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Seeing Utah's Glorious Fall Color by RV

Five Utah parks, four family members, one RV, and the infinite beauty of autumn.

Autumnal colors in Zion National Park.

Kit Leong / Shutterstock

Already on day one we've seen enough to believe the hype. Fall really is southern Utah's moment of glory. The shimmering yellow cottonwoods in Zion National Park's Watchman Campground add a bright punch to the kaleidoscope of orange, salmon, and brick in the layered rock walls.

We've scaled a steep incline on switchbacks chiseled into the vertical cliff, gripping a chain bolted to the sheer wall for safety. High above the valley floor we scrambled over boulders, gazed at freshwater pools, and ducked into Hidden Canyon, an ancient, echoey ravine.

When hearing my plan to pack my husband and our elementary school–age kids into a recreational vehicle to witness autumn's spectacle in Utah's five national parks, friends had asked me, “Aren't you worried about your kids going stir-crazy in that RV for a week?” But on day two, having driven our hulking craft through the long tunnel cut into the rock that spit us out Zion's eastern side, I can tell it's not going to be a problem. We barely come to a stop before they're out and scampering over the strangely striated pink hillsides. We spend a happy afternoon roaming a dreamy, labyrinthine landscape.

In the days that follow, the kids whittle sticks in the shadows of towering hoodoos at Bryce Canyon, crack the morning ice off pools in the slickrock at Capitol Reef, track the cottontail bunnies that hide in the brush at Arches, test the echo in every canyon they come across with yawps and whistles, and practice their “desert parkour” at Canyonlands.

Needles District in Canyonlands National park at dawn, image

The Needles District in Canyonlands shows how millions of years of erosion can turn rock into art.

Johnny Adolphson / Shutterstock

This leaves my husband and me free to fill our phones to bursting with snapshots of a constantly shape-shifting panorama. You'd sooner imagine these scenes were found on five different planets than in five parks along a 300-mile strip of a single state. Out here, geology is no dusty list of terms to memorize in a classroom.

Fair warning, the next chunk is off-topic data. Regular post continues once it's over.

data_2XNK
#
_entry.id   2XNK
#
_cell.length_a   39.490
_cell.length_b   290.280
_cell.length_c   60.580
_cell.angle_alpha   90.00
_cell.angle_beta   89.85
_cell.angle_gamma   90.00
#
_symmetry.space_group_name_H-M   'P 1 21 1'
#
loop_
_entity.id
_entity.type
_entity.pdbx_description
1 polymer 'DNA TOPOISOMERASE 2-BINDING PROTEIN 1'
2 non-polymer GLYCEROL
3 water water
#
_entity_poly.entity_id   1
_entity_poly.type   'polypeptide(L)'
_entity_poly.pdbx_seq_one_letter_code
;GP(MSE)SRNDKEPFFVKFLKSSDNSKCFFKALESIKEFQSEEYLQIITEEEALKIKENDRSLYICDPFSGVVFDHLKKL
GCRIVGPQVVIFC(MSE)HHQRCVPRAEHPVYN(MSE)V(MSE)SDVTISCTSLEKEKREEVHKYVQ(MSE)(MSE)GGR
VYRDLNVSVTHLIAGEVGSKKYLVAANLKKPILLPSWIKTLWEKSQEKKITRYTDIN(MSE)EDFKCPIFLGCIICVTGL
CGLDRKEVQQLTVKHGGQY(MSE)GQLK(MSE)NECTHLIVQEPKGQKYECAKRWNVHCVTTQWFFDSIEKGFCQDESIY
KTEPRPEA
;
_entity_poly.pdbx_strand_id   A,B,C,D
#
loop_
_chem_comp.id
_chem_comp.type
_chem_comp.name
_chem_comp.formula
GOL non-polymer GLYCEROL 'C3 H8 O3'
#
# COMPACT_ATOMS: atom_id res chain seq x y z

Later as we drive through scenery that opens up into 360 degrees of sculpted red rock, then tightens into narrow canyons, and then reveals hardscrabble ranching valleys, we begin to get the hang of RV life. We bump our heads on open cabinet doors less often. We finesse the ballet of cooking a meal, changing clothes, and doing homework in close quarters.

With no tent to put up and no suitcases to lug, we can devote more hours to hiking or basking in the sun. We relish cruising right by the gateway scrum of inns and motels. We change plans any time our whims shift. Eventually we gain the confidence to bypass the full-hookup RV parks for the more rustic national park campgrounds, where you can wake up to cliffs glowing orange in the morning sun outside your window.

Which is exactly what I do in Capitol Reef's Fruita Campground. I'm glad for the excuse to get out early to crunch through the fallen leaves, a hot cup of coffee in hand, as the land comes to life. The kids soon tumble out, begging to explore the adjacent orchard hung with apples so ripe it smells like pie. Between the tidy rows of 3,100 fruit and nut trees planted by Mormon pioneers more than a century ago, dozens of deer and turkeys watch us, alert and wary. We circle around to a sunny pasture where two horses, their winter coats already growing in, clop over to say hello. One of them thoroughly slimes our down jackets with an enthusiastic, slobbery whinny.

virgin river flows by sharp cliffs in autumn at the Narrows in Zion National Park, picture

The Narrows is one of the most popular hikes at Zion.

Chris Moore / Tandem Stock

From that point on we give up on cleanliness and adopt a frontiersy air. A couple days later, on the famed Devils Garden Trail in Arches National Park, we blow past the crowds lining up to see the implausibly spindly Landscape Arch and head out on a primitive 7.2-mile loop. The path ventures upward along high, slender fins of rock and leads to arches tucked into caves. At one point it leaves us strategizing how to get around a frigid pool of water bordered on both sides by near-vertical red rock.

We return to our site covered in a layer of fine sand and feeling like heroes. As we swap tales of glory around the campfire, unable to tear ourselves away from a sky thick with stars, we feast on the ultimate reward from our home on wheels—cookies straight from the oven.